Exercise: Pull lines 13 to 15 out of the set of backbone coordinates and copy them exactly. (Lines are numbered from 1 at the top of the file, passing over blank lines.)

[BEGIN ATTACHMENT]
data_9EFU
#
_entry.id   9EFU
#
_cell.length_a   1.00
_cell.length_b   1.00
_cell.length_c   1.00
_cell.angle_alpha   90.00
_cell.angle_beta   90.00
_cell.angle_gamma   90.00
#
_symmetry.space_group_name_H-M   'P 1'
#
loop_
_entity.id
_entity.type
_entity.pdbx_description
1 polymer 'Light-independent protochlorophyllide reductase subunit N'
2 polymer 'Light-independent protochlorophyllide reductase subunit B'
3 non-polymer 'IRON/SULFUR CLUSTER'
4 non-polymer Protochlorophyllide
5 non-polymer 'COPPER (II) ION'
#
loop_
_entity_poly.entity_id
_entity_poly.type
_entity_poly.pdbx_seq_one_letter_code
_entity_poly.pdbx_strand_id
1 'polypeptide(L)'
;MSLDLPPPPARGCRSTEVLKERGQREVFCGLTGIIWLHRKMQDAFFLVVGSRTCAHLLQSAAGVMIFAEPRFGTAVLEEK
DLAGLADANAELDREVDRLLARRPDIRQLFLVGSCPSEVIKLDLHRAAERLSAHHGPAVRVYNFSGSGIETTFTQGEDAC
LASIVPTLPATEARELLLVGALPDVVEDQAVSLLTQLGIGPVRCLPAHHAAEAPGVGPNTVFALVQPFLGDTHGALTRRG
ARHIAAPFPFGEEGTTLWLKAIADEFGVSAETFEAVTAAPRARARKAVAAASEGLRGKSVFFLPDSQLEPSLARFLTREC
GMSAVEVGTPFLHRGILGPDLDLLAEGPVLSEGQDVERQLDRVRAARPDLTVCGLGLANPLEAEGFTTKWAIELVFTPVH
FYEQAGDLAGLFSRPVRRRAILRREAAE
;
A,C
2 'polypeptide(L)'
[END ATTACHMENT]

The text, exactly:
#
loop_
_entity.id